This time when the museum asked me to show the work that I created a long time ago, I thought of creating an entirely new work. But when I visited the space they provided me, I kind of understood why they asked me to show that specific work. Thus, I decided to just recreate it. Based on the very specific spatial condition and the situation of how my work is inter-related with other works, I had to decide the cube size and position of it.
Most of my work, including “The Cubic Sea”, is a video installation using beam projectors. I always think about how many projectors to use and how I can provide them, whether I have to prepare them or the museum/gallery provides them. Budget is always an important issue to consider.
In the 1998 version, I used four projectors and could not make a projection on the top of the cube. For “The Cubic Sea” this time, I used a projection mapping technique with two projectors, to cover all five sides of the cube. The entire cube became bigger in size. I wanted to make the viewers feel as if they were in front of the sea at the seashore. To provide such a feeling, a certain amount of size is important. But at the same time, I wanted to make the cube to look like an object when it was viewed from a certain distance, for example, from the entrance of the room. I needed to finalize the exact dimensions of the cube to support these two conditions. This process was fun and personally meaningful for me.
In many of your works, the natural scene made with video projection seems to offer a soothing experience to the viewers. It reminds me of the effect of natural phenomena described by Alain de Botton. Is there a reason why you often work with the landscape/natural imagery?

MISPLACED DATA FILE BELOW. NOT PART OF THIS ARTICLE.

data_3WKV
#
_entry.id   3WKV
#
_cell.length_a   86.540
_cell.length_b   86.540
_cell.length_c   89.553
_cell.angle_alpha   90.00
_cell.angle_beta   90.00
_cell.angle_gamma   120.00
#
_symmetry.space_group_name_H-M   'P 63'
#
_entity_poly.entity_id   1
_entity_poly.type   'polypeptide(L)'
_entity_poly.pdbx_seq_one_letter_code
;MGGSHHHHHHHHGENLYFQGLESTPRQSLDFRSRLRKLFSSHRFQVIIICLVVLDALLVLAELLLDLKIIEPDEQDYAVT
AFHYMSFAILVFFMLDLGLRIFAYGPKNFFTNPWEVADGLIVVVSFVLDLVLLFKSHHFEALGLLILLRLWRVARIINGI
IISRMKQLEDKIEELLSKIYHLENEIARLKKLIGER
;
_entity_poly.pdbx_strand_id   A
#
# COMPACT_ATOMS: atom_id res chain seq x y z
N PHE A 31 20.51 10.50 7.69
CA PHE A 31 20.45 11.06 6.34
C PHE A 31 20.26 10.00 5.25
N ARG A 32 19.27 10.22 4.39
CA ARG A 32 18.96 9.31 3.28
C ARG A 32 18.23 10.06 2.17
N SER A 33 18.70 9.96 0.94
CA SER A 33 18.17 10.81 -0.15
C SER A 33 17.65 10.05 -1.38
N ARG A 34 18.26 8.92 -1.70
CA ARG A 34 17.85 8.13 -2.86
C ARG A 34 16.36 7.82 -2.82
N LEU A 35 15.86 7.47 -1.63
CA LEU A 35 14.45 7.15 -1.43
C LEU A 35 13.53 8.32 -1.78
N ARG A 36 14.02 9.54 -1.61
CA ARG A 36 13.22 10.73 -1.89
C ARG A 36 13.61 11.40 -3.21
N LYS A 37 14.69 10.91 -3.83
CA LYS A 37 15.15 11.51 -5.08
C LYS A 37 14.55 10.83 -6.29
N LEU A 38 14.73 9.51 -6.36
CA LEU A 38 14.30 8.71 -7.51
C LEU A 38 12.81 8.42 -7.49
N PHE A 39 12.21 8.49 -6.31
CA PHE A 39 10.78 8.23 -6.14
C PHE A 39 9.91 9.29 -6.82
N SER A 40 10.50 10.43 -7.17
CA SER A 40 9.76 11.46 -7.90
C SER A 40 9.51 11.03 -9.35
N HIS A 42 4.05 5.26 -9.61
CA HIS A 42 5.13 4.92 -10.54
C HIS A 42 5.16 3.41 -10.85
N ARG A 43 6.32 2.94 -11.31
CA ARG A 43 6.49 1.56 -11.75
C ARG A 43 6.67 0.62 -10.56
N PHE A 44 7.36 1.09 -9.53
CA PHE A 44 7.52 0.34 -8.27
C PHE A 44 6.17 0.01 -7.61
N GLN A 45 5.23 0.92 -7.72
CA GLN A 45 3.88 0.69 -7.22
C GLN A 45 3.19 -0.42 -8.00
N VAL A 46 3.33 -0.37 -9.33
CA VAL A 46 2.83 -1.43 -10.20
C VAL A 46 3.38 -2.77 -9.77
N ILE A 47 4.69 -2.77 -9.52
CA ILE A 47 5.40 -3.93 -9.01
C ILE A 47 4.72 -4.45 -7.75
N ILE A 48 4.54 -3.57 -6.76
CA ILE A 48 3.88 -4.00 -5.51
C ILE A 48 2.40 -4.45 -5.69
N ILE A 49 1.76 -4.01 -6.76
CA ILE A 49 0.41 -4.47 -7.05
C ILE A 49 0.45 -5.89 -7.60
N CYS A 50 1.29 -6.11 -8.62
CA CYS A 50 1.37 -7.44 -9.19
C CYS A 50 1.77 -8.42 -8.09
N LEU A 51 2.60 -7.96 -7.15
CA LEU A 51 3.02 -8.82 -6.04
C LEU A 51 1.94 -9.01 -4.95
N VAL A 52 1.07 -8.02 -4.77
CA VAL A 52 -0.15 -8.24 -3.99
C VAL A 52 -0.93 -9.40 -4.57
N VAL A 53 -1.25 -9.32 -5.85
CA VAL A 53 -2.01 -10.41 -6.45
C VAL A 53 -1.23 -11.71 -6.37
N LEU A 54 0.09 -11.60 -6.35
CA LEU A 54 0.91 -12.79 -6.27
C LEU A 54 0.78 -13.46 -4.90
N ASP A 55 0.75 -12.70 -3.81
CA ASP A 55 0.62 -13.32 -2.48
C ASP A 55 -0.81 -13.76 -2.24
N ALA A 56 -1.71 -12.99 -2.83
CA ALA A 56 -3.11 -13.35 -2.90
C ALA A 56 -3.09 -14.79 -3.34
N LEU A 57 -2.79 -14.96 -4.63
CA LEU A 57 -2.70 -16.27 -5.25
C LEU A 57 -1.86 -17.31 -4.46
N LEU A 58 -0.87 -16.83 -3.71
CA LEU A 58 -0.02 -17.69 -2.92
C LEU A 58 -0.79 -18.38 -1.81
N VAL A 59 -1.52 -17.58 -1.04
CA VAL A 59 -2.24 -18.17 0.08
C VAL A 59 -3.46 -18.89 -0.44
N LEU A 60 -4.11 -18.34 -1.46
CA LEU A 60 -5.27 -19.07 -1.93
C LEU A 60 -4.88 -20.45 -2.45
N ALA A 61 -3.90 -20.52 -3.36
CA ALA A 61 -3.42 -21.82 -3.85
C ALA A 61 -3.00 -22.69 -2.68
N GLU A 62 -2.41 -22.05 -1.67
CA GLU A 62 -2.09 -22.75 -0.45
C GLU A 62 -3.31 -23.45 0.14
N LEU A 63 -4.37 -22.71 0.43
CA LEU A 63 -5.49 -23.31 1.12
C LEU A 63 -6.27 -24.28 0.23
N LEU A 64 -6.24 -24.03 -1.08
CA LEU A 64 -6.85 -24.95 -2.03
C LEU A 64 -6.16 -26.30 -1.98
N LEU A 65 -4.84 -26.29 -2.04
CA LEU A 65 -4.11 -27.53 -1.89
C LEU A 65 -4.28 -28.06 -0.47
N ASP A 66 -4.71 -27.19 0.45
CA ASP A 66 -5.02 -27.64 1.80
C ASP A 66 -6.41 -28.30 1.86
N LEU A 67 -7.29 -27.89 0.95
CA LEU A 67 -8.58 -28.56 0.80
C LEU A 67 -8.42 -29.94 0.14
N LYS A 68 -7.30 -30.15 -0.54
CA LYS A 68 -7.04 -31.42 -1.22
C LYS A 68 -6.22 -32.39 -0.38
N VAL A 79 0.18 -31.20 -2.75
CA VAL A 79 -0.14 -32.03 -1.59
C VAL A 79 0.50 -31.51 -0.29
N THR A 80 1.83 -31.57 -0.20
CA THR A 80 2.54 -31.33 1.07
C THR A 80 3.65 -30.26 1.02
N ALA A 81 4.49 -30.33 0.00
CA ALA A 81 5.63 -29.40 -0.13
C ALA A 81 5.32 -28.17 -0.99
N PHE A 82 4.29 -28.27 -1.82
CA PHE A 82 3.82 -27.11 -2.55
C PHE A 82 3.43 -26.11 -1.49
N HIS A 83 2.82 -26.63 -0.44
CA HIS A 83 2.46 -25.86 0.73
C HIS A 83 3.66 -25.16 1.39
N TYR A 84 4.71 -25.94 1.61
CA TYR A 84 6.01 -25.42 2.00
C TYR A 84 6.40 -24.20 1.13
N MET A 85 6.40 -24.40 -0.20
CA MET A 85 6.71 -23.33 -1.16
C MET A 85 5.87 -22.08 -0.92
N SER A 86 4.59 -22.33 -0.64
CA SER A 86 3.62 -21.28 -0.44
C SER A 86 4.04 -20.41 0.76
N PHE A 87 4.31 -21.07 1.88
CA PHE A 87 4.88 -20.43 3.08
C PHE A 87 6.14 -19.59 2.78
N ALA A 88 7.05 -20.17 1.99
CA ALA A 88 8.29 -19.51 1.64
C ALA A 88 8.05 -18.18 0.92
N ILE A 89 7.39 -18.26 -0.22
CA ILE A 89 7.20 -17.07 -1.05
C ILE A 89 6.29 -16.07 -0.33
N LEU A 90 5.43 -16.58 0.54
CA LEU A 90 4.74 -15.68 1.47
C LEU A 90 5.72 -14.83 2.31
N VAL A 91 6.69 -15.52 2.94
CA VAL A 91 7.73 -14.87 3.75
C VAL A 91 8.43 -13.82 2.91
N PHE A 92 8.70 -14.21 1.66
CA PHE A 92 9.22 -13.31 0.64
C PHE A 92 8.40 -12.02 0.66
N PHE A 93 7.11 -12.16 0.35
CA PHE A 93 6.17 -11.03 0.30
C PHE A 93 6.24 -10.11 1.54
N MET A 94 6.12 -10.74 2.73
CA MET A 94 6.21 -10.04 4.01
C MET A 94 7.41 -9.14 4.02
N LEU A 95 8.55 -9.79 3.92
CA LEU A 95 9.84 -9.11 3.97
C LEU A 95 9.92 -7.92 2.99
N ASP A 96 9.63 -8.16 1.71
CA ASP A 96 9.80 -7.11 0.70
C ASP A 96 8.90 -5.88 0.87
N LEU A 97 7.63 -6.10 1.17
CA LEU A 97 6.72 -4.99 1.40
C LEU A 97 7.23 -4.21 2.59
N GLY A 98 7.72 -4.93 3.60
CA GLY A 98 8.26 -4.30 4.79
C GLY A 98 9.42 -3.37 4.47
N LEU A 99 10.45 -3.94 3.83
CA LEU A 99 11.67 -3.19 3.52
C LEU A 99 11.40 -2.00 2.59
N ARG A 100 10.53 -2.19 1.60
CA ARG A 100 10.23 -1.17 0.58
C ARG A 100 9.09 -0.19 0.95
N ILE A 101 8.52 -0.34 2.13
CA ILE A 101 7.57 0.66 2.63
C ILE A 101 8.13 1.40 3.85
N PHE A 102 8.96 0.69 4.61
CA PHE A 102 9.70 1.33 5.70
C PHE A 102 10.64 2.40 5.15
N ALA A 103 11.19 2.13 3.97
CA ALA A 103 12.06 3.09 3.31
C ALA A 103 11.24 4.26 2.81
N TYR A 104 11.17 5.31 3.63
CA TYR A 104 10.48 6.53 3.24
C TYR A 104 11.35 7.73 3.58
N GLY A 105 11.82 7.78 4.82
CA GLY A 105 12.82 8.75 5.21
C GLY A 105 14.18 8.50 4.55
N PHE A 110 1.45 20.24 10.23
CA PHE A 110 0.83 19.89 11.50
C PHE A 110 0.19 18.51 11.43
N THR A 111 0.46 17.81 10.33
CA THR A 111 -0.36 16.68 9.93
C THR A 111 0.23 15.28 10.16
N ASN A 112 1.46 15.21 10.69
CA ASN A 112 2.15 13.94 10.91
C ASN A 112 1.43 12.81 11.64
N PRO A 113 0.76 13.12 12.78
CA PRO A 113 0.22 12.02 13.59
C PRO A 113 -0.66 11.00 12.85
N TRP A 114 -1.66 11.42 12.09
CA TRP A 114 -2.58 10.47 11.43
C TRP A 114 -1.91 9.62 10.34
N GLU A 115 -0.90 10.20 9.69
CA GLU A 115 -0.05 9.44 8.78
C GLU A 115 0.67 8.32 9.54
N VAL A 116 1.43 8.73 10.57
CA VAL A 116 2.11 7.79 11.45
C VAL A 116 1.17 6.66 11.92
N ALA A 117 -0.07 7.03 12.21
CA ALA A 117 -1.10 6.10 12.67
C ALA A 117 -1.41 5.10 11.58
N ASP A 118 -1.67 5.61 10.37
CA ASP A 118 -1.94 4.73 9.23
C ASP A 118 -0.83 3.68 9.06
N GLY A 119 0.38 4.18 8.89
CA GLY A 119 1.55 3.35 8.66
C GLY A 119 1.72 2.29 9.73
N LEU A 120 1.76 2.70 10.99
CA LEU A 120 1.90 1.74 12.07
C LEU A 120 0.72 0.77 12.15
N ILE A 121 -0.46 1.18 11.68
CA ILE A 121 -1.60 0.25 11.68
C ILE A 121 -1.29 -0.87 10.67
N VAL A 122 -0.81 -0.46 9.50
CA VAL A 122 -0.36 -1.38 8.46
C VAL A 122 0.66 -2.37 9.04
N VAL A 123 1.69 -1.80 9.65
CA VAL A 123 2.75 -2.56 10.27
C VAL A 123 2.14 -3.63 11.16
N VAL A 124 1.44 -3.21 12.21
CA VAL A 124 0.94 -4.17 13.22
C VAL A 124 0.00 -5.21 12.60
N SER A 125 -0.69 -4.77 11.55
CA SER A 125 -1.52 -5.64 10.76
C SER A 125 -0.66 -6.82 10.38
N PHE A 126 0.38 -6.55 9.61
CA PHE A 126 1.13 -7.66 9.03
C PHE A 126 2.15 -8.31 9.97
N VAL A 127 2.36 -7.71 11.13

“Vast landscapes can have much the same anxiety-reducing effect on us as ruins, for they are the representatives of infinite space, as ruins are the representatives of infinite time. Against them, or within them, our weak, short-lived bodies must seem of no greater consequence than those of moths or spiders. Then, too, whatever differences exist among people, they are as nothing next to the differences between the most powerful humans and the great deserts, high mountains, glaciers and oceans of the world. There are natural phenomena so enormous as to make the variations between any two people seem mockingly tiny. By seeking these out, and experiencing a compelling sense of the insignificance of all humans within the cosmos, we may mitigate whatever discomfort we feel over our inferior position in the social hierarchy.”
– Alain de Botton, on the effect of natural phenomena, “Status Anxiety”
Encountering Two Times (2012)
I know most of my artworks are using natural scenes. Probably it is due to my sensibility and personal preference. I like to use natural scenes to provide calm and meditative experiences for viewers. Such experiences could be called soothing experiences, as you pointed out. Also, I think it is somewhat related to the soothing effect of natural phenomena as Alain de Botton said. But the difference is that I don’t care too much about the insignificance that a human being feels in front of nature. What I want to borrow, simulate or represent from nature is that we are also a part of nature. I also want to express the beloved feeling that nature gives us.